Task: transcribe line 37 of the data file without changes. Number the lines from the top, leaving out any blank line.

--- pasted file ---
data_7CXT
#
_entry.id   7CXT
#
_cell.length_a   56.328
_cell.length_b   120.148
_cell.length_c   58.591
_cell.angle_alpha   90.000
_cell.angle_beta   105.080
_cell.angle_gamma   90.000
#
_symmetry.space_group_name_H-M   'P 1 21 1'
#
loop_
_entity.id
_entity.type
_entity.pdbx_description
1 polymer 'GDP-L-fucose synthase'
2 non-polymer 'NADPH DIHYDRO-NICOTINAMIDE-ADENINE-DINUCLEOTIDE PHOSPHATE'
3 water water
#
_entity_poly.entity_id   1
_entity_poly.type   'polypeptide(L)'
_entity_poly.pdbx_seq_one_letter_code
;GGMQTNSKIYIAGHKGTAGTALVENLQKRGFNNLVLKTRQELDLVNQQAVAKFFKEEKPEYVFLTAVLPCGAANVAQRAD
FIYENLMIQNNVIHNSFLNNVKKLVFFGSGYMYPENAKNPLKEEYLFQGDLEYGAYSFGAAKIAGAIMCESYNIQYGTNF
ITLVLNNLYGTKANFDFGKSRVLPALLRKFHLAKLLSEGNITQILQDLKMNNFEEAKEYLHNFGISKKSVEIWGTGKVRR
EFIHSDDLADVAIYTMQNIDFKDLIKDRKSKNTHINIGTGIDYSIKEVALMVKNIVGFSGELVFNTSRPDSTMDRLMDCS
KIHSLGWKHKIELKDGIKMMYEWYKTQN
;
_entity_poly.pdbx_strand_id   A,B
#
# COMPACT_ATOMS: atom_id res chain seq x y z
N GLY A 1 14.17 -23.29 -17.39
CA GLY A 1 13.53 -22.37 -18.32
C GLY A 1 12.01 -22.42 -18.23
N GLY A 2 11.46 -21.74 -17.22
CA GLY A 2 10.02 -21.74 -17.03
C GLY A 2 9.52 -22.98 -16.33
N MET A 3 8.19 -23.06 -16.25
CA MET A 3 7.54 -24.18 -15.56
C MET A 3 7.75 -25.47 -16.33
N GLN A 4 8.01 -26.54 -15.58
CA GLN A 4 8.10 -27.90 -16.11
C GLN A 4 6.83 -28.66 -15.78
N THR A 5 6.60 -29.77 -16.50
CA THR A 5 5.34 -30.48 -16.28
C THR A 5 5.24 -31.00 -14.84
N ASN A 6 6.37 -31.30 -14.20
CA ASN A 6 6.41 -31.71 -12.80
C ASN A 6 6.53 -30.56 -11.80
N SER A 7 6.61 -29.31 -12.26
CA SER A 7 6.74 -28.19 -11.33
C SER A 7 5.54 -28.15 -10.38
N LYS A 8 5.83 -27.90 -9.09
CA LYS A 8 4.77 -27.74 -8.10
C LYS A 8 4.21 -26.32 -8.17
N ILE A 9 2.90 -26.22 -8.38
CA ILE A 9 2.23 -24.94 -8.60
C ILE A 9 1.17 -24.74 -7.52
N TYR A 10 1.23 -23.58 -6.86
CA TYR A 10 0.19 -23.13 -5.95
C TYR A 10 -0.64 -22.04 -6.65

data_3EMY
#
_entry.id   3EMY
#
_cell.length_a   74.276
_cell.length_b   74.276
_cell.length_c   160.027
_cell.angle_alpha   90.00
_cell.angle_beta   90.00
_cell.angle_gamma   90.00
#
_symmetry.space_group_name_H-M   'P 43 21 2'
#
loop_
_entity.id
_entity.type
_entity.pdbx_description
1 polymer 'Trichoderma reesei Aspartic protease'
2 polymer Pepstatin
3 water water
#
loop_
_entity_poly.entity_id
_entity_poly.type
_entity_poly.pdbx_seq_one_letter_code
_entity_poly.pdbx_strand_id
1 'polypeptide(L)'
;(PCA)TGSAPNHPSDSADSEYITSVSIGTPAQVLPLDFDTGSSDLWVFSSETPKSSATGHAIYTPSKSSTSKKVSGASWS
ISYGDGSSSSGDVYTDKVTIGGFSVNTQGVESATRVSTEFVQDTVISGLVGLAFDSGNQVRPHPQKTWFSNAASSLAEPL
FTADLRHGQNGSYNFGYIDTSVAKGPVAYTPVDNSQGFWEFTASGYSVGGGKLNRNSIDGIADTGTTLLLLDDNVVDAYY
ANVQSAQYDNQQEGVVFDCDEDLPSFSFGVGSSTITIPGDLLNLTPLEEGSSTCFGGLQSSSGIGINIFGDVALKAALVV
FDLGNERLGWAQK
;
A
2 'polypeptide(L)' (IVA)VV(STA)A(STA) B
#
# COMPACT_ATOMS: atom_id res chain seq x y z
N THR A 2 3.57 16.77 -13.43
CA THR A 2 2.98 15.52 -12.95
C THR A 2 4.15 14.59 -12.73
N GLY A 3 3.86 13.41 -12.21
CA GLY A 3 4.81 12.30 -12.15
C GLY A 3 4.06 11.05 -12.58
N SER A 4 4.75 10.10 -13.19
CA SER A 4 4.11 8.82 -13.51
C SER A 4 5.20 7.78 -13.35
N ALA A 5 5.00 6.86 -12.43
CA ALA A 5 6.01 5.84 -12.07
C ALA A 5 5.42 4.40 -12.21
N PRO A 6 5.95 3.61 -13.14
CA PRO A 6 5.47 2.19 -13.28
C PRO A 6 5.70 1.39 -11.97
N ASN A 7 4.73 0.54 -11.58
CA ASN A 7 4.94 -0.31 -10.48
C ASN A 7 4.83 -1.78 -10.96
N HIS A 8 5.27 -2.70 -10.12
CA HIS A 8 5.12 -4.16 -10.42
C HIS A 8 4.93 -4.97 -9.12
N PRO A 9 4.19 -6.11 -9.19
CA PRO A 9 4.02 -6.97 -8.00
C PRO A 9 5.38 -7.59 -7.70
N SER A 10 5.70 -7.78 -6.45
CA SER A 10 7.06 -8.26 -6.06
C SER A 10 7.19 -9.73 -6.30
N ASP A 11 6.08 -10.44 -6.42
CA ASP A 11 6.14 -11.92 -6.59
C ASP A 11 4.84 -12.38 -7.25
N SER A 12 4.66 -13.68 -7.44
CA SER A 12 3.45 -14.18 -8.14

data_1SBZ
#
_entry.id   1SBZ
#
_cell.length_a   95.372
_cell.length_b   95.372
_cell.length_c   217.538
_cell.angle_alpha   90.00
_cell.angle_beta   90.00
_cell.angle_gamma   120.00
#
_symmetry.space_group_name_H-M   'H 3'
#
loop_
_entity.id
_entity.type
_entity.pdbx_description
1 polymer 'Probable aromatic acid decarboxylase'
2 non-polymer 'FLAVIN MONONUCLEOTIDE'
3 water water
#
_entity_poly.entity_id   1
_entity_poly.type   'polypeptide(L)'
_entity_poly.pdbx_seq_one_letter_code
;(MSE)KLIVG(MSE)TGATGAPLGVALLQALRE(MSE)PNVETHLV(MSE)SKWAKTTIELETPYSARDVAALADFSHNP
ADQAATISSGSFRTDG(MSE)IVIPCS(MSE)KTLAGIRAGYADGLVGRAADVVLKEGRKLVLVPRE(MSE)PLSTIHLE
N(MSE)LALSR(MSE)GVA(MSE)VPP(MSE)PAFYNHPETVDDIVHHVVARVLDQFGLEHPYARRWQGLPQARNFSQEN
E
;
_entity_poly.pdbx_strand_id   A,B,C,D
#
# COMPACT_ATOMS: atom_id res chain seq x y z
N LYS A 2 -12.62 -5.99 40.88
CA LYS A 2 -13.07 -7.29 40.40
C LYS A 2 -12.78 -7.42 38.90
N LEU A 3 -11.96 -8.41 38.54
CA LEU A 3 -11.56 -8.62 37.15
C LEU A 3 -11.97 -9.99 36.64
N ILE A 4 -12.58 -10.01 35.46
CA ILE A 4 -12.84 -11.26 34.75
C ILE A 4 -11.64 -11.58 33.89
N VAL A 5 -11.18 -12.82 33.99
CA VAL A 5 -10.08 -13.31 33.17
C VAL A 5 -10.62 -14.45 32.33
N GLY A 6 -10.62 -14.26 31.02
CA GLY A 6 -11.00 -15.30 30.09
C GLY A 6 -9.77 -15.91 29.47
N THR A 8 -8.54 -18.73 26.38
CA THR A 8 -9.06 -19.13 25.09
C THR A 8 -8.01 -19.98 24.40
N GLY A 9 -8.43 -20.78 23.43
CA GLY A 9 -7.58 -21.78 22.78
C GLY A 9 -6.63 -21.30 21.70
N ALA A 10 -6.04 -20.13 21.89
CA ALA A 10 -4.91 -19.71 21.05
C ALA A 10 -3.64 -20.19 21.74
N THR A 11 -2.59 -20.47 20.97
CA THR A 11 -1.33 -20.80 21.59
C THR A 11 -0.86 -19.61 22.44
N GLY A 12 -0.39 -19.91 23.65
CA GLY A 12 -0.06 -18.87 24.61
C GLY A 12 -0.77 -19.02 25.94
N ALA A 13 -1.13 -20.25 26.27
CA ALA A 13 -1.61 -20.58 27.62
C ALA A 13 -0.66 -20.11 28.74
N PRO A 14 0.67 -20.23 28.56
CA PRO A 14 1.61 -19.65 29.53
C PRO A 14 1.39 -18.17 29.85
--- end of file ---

N GLY A 2 11.46 -21.74 -17.22